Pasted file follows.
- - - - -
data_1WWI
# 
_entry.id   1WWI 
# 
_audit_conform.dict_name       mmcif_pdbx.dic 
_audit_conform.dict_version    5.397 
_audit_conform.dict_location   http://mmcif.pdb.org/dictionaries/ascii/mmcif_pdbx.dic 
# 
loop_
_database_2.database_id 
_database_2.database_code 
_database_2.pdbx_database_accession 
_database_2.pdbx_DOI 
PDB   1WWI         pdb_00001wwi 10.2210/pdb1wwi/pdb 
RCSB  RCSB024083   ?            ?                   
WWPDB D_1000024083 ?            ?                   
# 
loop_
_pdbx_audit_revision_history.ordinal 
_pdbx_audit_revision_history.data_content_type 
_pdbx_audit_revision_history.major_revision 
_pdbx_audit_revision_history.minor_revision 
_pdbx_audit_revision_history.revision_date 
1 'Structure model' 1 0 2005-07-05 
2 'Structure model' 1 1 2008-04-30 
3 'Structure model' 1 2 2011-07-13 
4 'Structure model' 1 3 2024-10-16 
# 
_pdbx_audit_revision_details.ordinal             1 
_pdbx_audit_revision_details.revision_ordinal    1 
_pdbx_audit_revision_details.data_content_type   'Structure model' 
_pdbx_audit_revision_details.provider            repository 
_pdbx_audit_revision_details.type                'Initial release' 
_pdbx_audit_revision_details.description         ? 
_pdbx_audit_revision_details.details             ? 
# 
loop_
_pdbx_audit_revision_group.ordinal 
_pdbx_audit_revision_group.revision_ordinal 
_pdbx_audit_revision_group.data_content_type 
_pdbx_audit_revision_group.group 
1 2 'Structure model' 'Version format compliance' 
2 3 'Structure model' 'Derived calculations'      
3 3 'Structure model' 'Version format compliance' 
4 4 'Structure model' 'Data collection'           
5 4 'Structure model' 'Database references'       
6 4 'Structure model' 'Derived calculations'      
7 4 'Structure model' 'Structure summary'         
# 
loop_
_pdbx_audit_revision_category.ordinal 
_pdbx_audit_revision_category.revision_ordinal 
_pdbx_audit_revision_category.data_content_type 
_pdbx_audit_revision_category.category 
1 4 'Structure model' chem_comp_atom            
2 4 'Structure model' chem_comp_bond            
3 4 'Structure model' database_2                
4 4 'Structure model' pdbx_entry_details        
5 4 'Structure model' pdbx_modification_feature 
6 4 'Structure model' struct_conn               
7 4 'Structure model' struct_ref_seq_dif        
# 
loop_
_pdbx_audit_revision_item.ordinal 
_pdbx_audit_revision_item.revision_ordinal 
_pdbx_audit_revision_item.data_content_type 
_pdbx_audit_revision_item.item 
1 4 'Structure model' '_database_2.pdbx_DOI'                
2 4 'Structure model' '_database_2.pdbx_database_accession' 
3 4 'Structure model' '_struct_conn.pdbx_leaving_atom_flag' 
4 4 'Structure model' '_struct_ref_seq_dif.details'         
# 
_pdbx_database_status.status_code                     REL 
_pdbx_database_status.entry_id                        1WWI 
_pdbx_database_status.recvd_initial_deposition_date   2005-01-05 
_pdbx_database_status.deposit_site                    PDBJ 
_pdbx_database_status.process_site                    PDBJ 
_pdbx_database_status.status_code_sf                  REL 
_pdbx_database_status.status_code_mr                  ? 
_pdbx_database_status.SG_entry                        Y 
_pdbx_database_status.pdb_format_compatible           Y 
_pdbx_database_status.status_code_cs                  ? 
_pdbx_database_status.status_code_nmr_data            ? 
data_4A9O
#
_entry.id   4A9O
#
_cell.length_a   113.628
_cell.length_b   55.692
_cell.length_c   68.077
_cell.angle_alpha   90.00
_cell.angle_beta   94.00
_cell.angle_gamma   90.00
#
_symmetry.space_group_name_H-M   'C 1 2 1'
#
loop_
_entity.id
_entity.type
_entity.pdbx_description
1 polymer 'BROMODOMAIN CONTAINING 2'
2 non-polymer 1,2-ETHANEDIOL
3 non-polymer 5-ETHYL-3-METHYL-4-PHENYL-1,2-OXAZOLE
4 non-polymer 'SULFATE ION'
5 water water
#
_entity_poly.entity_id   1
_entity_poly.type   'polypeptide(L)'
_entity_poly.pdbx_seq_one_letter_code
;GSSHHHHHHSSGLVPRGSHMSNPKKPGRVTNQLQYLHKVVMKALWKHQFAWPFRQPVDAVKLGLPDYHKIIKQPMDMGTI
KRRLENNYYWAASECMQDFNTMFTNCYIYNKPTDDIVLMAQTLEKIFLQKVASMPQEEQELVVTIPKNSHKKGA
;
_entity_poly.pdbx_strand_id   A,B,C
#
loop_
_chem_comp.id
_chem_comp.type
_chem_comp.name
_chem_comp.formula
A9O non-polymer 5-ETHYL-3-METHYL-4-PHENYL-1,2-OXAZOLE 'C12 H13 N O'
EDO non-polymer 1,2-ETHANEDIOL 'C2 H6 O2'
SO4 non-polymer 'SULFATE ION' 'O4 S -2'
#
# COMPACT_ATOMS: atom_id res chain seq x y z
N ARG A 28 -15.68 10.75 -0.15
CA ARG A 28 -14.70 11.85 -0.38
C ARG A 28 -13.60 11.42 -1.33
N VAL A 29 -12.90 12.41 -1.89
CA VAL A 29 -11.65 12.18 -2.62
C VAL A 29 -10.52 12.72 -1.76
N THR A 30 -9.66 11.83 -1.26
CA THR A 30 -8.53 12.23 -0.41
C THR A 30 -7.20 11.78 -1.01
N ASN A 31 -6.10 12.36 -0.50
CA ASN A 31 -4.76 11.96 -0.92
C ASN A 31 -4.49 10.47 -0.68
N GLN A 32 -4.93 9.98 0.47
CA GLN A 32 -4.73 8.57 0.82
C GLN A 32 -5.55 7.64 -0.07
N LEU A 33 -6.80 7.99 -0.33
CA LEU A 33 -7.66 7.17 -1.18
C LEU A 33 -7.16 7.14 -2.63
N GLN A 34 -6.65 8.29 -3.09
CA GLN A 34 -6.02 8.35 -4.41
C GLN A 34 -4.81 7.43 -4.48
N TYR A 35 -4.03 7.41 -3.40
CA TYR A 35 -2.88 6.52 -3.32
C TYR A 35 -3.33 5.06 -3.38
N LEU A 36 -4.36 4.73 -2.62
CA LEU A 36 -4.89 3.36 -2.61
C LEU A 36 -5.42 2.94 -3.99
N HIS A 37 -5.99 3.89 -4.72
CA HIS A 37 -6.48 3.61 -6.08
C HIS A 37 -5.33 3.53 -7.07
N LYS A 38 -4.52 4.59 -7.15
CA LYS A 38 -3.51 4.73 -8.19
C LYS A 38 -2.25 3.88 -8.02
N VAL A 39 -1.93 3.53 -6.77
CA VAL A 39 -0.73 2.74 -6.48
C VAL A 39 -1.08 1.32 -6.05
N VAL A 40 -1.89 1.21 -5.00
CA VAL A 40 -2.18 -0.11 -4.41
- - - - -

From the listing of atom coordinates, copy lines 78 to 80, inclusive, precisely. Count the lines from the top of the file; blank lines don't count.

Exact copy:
_pdbx_database_status.status_code_sf                  REL 
_pdbx_database_status.status_code_mr                  ? 
_pdbx_database_status.SG_entry                        Y 